by Duane Craig
New York is putting a hold on the practice of drilling for natural gas by injecting chemicals into the ground. The technique is called hydraulic fracturing (fracking) and it has an alleged record of contaminating drinking water in Wyoming and Texas. The New York Assembly recently imposed a moratorium on fracking making the state the first to take such action. The moratorium lasts until May 15, 2011 so the state can do a review of the process. Colorado changed its regulations in 2008.
The EPA found benzene and other petroleum compounds in water wells in Pavillion, Wyoming, that are thought to have come from fracking. Seventeen of 19 wells were contaminated in the town of 166 people. The EPA distanced itself somewhat from drawing the conclusion that the contamination originated with fracking operations, saying, "EPA has not made any conclusions about the sources of chemical compounds found in drinking water wells."
EnCana is the primary gas producer in that area of Wyoming and the company is well acquainted with environmental fines, having paid $1.5 million over a recent four-year period. None of those fines were associated with contaminating wells, according to the company, but at least one was related to contaminated surface water. In Colorado the company paid $371,000 in fines for benzene contamination of the West Divide Creek. In 2008 EnCana reported it had 47,000 wells in North America and was drilling 3,000 to 5,000 wells per year.
Meanwhile Ohio and Pennsylvania are going full bore with fracking while landowners and environmentalists attack the practice saying it is endangering water supplies. Drillers in Ohio claim the fracturing occurs 5,000 feet down in the formation known as the Clinton Sandstone. The gas is trapped in the sandstone so fracking cracks the stone while injecting sand to keep the cracks open. Chemicals are used in the process to help the materials flow and keep the sandstone open. Besides benzene there are chemicals used such as toluene, xylene, napthalene, polycyclic aromatic hydrocarbons, methanol and formaldehyde, just to name a few.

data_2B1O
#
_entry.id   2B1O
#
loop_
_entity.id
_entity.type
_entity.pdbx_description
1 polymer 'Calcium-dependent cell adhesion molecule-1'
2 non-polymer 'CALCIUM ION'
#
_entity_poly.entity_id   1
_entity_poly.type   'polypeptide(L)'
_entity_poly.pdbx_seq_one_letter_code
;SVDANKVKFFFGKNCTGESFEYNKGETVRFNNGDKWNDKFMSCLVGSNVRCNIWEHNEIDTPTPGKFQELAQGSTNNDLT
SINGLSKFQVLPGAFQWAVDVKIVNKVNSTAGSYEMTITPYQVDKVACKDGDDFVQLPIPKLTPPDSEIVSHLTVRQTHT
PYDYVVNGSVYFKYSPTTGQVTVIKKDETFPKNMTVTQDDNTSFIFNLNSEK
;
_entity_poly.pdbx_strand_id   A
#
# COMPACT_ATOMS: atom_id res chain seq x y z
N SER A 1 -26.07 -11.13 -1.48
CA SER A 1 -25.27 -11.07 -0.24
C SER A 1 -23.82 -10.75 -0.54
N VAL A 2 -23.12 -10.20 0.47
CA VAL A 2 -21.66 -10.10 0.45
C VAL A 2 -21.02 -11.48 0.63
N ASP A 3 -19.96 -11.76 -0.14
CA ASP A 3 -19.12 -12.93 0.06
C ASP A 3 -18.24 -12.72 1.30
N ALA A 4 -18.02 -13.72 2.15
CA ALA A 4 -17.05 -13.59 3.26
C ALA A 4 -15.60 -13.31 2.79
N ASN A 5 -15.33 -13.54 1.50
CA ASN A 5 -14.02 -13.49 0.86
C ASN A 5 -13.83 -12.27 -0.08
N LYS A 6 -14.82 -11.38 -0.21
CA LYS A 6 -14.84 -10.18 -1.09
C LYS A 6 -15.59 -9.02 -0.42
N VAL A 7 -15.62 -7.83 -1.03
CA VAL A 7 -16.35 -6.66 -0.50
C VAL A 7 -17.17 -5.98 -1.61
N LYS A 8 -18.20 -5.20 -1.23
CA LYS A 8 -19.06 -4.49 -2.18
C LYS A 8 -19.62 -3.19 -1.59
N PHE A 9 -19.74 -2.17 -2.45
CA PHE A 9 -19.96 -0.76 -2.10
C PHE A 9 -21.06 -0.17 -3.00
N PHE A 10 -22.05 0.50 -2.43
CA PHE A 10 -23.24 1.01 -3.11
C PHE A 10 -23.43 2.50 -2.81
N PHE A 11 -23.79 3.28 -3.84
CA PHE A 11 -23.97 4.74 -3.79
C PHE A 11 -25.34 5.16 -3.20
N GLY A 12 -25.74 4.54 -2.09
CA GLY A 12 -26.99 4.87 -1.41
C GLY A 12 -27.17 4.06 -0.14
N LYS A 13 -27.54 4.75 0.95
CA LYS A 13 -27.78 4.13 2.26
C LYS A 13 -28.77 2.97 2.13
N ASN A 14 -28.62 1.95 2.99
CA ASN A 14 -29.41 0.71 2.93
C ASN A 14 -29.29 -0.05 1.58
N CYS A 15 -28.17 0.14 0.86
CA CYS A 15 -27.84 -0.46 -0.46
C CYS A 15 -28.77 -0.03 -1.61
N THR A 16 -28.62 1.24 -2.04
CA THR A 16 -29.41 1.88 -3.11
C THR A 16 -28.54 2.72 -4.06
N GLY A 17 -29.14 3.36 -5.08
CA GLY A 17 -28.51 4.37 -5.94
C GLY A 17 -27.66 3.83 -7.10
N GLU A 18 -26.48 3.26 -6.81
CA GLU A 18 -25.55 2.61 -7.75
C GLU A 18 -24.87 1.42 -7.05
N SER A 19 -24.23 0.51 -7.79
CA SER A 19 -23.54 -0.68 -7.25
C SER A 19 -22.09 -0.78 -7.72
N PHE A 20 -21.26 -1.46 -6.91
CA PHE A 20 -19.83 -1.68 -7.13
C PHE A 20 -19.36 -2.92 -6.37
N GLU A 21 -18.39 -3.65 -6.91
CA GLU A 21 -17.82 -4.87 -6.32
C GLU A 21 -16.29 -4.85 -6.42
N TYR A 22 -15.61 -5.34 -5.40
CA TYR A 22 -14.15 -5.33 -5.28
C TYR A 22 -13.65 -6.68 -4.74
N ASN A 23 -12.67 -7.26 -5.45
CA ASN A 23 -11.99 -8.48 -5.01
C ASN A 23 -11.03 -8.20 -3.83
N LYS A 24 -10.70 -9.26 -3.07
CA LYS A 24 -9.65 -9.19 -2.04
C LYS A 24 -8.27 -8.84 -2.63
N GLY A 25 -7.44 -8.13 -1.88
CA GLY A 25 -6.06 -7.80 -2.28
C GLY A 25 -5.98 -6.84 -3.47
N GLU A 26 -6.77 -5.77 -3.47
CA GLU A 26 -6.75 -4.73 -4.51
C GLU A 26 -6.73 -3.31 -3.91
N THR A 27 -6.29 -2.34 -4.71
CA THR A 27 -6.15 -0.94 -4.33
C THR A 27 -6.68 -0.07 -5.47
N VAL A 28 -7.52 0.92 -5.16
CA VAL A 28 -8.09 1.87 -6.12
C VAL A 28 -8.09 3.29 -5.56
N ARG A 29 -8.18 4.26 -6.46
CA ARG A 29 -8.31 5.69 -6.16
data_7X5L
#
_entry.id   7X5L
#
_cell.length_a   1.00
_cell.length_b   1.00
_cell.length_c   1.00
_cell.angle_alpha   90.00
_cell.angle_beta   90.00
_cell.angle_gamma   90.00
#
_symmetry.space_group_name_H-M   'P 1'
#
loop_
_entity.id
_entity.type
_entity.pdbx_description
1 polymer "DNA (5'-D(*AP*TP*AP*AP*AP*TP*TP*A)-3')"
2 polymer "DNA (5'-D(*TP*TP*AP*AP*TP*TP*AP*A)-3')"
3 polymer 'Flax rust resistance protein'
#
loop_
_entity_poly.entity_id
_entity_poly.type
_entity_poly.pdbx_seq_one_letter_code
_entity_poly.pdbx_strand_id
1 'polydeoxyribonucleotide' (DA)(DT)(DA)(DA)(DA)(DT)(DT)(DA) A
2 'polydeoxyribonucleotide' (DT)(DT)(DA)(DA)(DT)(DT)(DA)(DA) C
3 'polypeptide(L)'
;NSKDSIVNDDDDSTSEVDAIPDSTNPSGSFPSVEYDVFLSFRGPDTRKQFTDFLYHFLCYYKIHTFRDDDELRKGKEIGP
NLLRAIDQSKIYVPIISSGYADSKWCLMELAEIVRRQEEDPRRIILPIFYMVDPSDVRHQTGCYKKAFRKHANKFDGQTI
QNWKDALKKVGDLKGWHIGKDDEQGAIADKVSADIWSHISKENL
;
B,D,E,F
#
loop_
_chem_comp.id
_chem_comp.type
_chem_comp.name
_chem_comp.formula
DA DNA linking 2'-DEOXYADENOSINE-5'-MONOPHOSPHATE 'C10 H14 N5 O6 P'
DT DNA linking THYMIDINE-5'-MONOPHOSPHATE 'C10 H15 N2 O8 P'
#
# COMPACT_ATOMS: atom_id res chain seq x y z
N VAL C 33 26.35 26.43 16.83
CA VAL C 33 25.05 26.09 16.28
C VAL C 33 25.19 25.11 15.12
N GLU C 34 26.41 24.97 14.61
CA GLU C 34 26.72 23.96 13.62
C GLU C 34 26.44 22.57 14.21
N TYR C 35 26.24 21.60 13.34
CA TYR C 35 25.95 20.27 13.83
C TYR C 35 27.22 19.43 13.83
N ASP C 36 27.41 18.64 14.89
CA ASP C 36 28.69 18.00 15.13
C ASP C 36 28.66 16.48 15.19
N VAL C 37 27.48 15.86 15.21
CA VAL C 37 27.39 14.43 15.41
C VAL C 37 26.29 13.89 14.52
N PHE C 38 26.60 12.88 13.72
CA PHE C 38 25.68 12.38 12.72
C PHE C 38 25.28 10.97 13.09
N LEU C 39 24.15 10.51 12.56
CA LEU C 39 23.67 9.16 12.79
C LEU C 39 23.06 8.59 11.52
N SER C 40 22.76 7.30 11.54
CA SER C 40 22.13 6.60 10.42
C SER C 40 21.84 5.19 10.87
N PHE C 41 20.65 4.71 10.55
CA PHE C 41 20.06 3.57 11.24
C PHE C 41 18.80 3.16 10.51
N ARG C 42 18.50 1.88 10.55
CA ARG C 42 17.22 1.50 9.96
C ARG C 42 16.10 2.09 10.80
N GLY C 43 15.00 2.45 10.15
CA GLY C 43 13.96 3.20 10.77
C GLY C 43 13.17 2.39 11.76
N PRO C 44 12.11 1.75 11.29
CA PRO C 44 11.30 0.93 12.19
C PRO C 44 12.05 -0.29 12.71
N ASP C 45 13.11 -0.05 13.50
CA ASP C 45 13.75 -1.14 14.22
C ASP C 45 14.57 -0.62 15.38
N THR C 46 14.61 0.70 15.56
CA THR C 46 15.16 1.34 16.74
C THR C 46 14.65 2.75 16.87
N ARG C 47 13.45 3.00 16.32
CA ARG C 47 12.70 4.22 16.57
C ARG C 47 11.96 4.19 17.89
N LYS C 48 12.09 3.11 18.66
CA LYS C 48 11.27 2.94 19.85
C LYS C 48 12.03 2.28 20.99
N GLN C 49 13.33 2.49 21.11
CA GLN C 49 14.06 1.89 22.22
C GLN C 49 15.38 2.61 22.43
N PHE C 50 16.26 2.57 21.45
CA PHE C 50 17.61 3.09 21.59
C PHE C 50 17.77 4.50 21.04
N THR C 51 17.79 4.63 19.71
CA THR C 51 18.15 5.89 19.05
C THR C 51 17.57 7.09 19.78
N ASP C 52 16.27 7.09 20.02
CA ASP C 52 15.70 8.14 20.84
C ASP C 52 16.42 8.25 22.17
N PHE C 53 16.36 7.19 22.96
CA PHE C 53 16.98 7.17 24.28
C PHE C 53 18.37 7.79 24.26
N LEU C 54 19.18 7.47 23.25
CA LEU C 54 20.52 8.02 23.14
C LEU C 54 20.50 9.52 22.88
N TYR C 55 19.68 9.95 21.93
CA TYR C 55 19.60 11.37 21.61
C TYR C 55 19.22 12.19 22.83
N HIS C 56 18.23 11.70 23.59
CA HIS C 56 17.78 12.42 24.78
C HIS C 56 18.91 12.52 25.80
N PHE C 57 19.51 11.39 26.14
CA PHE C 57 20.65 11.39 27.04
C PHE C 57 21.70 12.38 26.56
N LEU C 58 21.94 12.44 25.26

Those in the industry admit that bad well construction and carelessness when operating wells leads to problems. So who oversees the work to make sure things are done properly? One answer to that question comes from Ohio where there are 21 state agents to oversee 34,000 natural gas wells. There is also the problem of disposing of all the briny solution used in the process that is brought back to the surface. It either has to be stored in open pits and later sent to treatment facilities, or dumped into injection wells. Meanwhile, some of those containment pits leak pollutants into the ground and contaminate water.
There is the additional problem that as much as 40 percent of the fracking solution never returns topside and either remains trapped below or, as some suspect, migrates upward where it poses a threat to water supplies.
It may be that New York has the right idea but perhaps it didn’t go far enough. After all, what is an acceptable level of benzene or formaldehyde in a drink of water? When did we begin to accept that ingredients other than naturally occurring substances were okay to drink? Watch this one closely. If New York lifts the embargo in May 2011, it won’t be because it found out fracking is acceptably safe. It will be because of our addiction to oil and gas, an unwillingness to make the tough choices, and the desire for short-term profits.